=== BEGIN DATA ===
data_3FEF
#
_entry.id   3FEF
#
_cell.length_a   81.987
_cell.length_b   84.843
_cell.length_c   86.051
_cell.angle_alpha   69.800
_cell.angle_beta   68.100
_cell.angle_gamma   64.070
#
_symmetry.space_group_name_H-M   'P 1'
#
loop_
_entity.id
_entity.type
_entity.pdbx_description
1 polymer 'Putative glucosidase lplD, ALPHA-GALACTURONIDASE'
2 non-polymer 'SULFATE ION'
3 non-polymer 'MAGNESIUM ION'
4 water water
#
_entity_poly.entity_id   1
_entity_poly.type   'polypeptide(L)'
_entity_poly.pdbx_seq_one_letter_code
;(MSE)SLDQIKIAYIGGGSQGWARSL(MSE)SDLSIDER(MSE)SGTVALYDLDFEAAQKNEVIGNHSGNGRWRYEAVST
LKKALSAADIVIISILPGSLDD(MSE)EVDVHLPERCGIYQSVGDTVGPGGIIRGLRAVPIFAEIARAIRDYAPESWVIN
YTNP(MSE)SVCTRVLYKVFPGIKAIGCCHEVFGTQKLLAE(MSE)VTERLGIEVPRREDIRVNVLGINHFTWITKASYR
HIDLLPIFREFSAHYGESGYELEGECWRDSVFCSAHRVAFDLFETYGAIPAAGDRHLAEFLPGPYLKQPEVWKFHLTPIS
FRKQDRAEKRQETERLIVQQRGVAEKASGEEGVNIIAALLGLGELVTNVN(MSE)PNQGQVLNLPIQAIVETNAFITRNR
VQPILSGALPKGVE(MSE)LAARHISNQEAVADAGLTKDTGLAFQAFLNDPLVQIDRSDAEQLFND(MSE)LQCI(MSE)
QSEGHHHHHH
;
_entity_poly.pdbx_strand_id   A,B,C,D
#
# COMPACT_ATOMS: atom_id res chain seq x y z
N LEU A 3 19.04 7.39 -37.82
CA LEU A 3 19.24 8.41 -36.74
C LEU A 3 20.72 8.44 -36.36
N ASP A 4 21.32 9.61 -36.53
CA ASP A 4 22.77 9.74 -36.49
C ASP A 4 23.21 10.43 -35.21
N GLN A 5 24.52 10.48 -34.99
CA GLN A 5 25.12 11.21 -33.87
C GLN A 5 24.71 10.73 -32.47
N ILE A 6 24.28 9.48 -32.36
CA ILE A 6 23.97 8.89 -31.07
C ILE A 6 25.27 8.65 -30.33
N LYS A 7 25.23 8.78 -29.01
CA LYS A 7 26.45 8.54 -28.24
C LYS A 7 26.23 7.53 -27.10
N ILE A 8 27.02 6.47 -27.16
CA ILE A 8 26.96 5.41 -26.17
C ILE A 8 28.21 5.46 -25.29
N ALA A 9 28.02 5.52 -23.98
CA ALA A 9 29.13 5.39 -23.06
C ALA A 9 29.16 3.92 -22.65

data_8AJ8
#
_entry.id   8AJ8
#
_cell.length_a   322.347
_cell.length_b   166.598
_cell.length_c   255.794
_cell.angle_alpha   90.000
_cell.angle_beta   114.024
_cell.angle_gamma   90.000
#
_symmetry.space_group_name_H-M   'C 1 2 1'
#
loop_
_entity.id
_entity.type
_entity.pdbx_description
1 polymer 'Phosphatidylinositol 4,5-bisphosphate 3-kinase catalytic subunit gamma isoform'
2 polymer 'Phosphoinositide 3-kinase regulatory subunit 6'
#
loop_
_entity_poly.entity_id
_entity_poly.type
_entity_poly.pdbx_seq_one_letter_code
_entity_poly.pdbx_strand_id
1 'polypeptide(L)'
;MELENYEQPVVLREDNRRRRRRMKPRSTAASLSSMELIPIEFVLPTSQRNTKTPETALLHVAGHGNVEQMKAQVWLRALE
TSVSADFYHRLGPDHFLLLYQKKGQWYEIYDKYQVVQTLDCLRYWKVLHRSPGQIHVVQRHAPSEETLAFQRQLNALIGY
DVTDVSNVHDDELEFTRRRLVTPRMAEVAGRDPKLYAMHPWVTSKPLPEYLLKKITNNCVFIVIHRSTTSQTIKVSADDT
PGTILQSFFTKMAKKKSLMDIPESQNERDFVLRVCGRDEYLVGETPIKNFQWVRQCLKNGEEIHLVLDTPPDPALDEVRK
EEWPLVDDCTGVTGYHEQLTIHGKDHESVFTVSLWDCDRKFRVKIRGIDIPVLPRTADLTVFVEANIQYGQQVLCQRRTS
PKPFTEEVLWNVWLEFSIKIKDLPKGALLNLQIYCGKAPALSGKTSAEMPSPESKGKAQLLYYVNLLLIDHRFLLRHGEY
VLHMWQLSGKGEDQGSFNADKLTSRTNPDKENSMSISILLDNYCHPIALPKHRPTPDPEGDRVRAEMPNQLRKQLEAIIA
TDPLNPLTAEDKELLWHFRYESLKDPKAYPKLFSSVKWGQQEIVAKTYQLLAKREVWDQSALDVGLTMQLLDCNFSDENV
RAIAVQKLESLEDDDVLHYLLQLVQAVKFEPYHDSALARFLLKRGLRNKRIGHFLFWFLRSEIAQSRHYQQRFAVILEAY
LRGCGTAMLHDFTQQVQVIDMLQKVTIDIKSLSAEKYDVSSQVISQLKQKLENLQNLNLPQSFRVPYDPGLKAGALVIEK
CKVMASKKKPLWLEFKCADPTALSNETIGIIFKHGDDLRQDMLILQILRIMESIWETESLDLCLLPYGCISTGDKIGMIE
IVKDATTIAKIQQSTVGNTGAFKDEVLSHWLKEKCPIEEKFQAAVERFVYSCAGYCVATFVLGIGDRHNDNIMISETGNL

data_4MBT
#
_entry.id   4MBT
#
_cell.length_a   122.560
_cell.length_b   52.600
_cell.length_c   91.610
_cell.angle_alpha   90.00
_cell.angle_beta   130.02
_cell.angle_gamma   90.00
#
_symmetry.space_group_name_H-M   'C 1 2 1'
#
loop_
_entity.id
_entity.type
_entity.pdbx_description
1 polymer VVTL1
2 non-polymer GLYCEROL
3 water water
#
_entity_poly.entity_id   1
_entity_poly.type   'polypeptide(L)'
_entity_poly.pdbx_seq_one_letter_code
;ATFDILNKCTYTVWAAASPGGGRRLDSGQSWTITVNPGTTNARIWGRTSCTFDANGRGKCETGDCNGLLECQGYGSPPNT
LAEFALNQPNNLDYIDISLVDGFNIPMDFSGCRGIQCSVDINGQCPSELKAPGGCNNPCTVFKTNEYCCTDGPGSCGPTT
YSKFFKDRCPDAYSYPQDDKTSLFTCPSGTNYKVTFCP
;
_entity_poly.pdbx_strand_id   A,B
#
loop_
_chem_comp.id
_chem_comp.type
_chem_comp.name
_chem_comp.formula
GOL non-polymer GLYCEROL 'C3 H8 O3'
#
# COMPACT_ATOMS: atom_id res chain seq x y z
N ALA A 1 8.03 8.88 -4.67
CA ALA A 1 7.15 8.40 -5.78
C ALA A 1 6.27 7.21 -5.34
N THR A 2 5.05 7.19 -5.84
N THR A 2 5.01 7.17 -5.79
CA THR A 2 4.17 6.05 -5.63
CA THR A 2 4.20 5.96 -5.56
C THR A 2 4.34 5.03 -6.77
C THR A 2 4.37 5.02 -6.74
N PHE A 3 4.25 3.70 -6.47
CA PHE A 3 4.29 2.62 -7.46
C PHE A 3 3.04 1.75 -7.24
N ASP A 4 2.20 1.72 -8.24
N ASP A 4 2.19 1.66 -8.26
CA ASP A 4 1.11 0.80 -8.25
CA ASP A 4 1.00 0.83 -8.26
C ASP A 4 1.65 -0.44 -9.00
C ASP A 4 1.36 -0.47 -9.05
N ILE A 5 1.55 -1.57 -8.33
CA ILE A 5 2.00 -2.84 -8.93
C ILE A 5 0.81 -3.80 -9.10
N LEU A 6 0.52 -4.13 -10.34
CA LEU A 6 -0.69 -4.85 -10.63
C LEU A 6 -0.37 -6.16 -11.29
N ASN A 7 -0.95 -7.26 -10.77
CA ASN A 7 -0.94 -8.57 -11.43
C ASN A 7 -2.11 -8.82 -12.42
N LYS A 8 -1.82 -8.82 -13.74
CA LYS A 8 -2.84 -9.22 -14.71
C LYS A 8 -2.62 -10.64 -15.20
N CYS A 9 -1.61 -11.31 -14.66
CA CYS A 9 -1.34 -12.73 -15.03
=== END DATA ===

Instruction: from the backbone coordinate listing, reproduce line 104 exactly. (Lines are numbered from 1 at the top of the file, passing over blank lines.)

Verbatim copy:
_cell.angle_beta   130.02